Ethereum has grown to be second-largest digital asset in the cryptocurrency sector, but now people are starting to take note as volatility gauges suggest a shift in market dynamics. Unexpectedly, these indicators point to the possibility of ETH experiencing lower volatility compared to Bitcoin and other crypto blue chips. ETH’s volatility may be disappearing, but why and where are traders moving to next?
A Historical Perspective
Historically, Ethereum’s volatility has seen dramatic shifts. As of November 2021, Ethereum’s volatility escalated, with fluctuations almost twice as high as the previous month. Some sources attribute these changes to planned tax regulations found in a U.S. infrastructure bill, which could have potential repercussions for crypto investors.
However, over time, ETH’s volatility seems to have declined. The DVOL index, which calculates Ethereum’s annualized 30-day implied volatility, has fallen to record lows this year. This downward trend followed Ethereum’s long-awaited Shanghai upgrade, which reduced the risks associated with passive investing in the Ethereum network.
The question then is whether this is a measure of overall market volatility downtrends, or whether there is a more unique situation with ETH.
So ETH is becoming less volatile, and even starting to match the volatility of BTC. What gives?
Ethereum vs. Bitcoin: A Volatility Comparison
Interestingly, the volatility of Ethereum and Bitcoin, the two largest digital assets, has become increasingly aligned. The T3 Ether Volatility Index shows that the difference in volatility between Ether and Bitcoin, as measured by the 180-day realized or historical volatility, is currently at its smallest since 2020. This is a reversal of the usual pattern, where Ether’s index typically tops Bitcoin’s.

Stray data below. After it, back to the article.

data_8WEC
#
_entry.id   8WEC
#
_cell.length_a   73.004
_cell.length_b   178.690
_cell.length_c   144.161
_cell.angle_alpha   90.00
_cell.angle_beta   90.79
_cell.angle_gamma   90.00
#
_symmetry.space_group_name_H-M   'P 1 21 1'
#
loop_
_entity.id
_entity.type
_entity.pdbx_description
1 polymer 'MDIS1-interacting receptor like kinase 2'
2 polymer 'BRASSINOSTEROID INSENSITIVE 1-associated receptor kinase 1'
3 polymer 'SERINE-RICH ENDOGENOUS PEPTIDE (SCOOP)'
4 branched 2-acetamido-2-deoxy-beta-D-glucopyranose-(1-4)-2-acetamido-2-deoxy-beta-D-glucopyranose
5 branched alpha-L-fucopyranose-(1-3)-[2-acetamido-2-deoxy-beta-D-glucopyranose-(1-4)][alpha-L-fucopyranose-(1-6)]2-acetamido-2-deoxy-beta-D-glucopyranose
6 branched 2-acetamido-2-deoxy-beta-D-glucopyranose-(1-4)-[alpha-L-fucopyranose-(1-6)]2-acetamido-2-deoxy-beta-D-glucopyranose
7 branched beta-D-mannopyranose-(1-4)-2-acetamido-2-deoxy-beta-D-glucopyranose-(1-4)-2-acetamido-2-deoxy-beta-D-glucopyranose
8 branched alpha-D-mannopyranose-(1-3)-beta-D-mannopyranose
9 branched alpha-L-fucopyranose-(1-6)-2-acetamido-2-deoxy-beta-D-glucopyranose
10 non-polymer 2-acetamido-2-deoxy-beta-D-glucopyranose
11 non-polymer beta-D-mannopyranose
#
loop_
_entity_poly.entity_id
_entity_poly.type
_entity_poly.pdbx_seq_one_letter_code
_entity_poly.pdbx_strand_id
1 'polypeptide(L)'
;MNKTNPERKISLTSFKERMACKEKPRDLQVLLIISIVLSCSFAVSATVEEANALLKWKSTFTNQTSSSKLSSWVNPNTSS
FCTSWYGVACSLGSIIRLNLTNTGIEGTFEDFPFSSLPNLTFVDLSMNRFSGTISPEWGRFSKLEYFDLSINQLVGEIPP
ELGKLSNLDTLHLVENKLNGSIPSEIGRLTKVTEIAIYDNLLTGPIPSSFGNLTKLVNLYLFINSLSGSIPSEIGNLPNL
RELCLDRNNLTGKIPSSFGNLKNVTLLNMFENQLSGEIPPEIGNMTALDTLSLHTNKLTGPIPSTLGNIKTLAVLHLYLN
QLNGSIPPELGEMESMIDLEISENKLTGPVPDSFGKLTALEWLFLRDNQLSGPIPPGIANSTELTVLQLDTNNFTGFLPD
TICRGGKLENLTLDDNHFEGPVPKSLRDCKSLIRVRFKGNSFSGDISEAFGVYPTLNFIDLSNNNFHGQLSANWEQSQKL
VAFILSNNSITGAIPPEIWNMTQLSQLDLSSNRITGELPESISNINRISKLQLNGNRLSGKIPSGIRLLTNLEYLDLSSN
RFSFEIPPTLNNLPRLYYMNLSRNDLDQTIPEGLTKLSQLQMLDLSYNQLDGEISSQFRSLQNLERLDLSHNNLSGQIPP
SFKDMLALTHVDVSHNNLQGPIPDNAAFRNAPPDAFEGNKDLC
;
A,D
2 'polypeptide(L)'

Why is Ethereum’s Volatility Decreasing?
So ETH’s volatility is taking a nose dive, but what are the reasons?
One reason could be the growing maturity of the market. Crypto is no longer a new asset class, and lower volatility might attract more institutional investors to crypto, as it becomes cheaper to buy protection and manage exposures. This could result in more exposure to Ether from long-term investors.
Furthermore, a faster decline in Ether’s implied volatility compared to Bitcoin could suggest that market participants are less uncertain or anxious about Ethereum’s future price movements. ETH has steadily executed on a clear roadmap and multiple huge technical upgrades over the past few years. BTC often looks dated and dramatic in comparison.
Degens move on for vol
In order to get the volatility fix for degen traders, we have seen further movement outside of “traditional” crypto assets. The meme coin craze can be seen as one manifestation of a desire for ETH volatility.
But volatility is declining everywhere, the VIX is also down only. With all asset classes moving in lockstep, it is only natural ETH volatility declines as well.
But it may be that we are just weathering the calm before the storm. With uncertain macro forecasts ahead and a hopeful crypto market waiting on the next cycle, we may be in for more volatility yet.